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Confederates and Comancheros: Skullduggery and Double-Dealing in the Texas–New Mexico Borderlands, by James Bailey Blackshear and Glen Sample Ely, University of Oklahoma Press, Norman, 2021, $32.95

While the American Civil War may have been a simple conflict of blue against gray in the Eastern and Western theaters of operation, the trans-Mississippi West spanned a range of more complicated shades. In Confederates and Comancheros Texans James Blackshear and Glen Ely combine their research to focus on the borderlands between Union-controlled New Mexico Territory and the Confederate state of Texas—to be more specific, the roughly 1,800-square-mile area between the Rio Grande and the Canadian River, encompassing the Pecos River and the Llano Estacado (Staked Plains), where few other than Comanches and Kiowas dared venture.

Adding another wild card to the deck was Mexico, caught up in a war of its own between Austrian-born Emperor Maximilian’s backers and Mexican republicans under Benito Juárez. Amid these contending sides, exploiting the chaos to steal from or trade with any and all parties, were bands of freebooters known as the Comancheros.

In the wake of Confederate Brig. Gen. Henry Hopkins Sibley’s failed 1862 invasion of New Mexico Territory, Union Brig. Gen. James Henry Carleton arrived in force that August to place New Mexico Territory and Texas’ trans-Pecos under martial law. Although the territory’s predominately Mexican-American population had already had their fill of Texan invasions since 1841, there remained enough secessionist sympathizers to aid such Rebel spies as the aptly named Henry Skillman from reconnoitering both sides of the border despite Union efforts to catch him, all in hoped-for preparation of a renewed Texan effort that never materialized. Military activity in the territory centered on skirmishes with the Indians and pursuit of the Comancheros, both of whom found their most profitable currency in the cattle drives they raided—the Comancheros often adding to their beef stock through trade with the Indians in firearms and goods.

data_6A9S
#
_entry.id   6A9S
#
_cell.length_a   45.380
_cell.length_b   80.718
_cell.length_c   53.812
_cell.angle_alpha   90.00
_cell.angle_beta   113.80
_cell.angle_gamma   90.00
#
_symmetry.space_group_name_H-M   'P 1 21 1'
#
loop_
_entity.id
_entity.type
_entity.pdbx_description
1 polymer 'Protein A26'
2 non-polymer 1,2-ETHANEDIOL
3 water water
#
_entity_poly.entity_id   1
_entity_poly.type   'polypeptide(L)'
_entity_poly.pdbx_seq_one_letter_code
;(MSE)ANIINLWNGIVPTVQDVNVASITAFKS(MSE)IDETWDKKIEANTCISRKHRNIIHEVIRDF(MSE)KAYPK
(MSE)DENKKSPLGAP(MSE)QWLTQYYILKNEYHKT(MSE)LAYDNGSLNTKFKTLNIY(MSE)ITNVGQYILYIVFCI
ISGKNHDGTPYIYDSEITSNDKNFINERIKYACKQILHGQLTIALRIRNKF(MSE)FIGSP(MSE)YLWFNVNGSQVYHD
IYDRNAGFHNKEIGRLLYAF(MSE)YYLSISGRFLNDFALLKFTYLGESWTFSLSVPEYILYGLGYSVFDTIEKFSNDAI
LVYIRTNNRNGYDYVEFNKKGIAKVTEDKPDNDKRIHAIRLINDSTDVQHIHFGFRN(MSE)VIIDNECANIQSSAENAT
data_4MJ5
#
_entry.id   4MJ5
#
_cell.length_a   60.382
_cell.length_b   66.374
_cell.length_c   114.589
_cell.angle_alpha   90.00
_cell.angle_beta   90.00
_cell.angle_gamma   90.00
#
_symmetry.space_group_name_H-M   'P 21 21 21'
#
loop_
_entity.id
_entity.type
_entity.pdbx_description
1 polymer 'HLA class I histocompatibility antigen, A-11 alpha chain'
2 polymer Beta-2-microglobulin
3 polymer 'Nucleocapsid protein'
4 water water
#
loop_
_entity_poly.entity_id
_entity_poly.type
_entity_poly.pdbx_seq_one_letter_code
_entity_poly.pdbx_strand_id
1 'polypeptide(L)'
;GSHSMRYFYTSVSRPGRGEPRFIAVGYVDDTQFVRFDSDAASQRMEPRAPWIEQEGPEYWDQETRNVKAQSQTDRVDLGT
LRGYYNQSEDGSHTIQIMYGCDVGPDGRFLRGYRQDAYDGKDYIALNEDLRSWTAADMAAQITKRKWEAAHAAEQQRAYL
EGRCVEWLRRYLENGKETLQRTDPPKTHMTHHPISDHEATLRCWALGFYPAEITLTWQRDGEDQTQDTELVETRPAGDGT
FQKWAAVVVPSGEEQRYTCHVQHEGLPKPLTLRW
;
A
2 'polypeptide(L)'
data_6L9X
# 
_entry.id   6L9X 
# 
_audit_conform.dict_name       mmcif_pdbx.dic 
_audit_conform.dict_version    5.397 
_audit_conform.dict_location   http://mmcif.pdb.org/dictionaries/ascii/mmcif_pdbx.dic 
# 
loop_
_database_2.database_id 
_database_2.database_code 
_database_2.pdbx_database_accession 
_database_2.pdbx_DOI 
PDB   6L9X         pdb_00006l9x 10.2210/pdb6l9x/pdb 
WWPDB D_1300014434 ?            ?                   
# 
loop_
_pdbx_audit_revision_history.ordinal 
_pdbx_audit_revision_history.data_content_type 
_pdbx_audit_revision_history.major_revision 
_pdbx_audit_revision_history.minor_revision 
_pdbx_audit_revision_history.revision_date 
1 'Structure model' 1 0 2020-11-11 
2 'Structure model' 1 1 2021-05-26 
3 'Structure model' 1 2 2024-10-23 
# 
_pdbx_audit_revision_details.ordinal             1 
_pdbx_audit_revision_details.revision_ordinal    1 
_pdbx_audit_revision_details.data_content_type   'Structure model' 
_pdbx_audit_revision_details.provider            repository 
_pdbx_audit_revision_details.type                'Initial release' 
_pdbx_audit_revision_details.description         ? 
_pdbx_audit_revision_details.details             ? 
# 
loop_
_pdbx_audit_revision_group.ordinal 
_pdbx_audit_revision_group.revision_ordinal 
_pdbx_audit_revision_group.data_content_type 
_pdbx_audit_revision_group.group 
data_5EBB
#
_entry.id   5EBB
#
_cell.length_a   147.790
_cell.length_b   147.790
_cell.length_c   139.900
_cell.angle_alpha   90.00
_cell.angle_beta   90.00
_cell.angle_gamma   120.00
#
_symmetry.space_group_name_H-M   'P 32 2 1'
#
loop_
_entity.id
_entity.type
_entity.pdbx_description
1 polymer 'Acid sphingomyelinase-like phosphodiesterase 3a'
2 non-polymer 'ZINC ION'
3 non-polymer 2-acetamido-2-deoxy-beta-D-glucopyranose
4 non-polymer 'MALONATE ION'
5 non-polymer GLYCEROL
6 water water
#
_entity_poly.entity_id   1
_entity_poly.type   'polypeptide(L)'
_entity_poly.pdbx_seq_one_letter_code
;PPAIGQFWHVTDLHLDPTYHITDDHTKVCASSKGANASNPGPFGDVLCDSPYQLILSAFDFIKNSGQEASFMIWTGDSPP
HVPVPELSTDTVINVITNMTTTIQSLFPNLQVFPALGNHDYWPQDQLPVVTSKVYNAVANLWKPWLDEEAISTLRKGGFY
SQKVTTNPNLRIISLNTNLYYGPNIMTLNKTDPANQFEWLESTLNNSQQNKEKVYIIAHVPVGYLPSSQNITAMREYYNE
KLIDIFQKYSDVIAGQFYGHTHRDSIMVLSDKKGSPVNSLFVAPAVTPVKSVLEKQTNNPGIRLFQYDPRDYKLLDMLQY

Perhaps the biggest surprise Confederates and Comancheros has to offer is a list of Comancheros, their employees and bondholders, revealing that these “renegade” bands, when not stealing, rustling or kidnapping, were fencing their ill-gotten goods to buyers on either side the Pecos. The Comancheros were engaging so broadly in such activity, both on and off the books, as to make them an integral part of the regional economy. Changing times finally caught up with them, however, with the defeats of the Confederacy in 1865 and lingering Indian resistance in the late 1870s. By the 1880s Quahadi Comanche war chief Quanah Parker was a cattle baron himself, siding with New Mexican authorities and the revamped Texas Rangers in shutting down the Comancheros for good.

—Jon Guttman

Confederates and comancheros

Skullduggery and Double-Dealing in the Texas–New Mexico Borderlands

By James Bailey Blackshear and Glen Sample Ely

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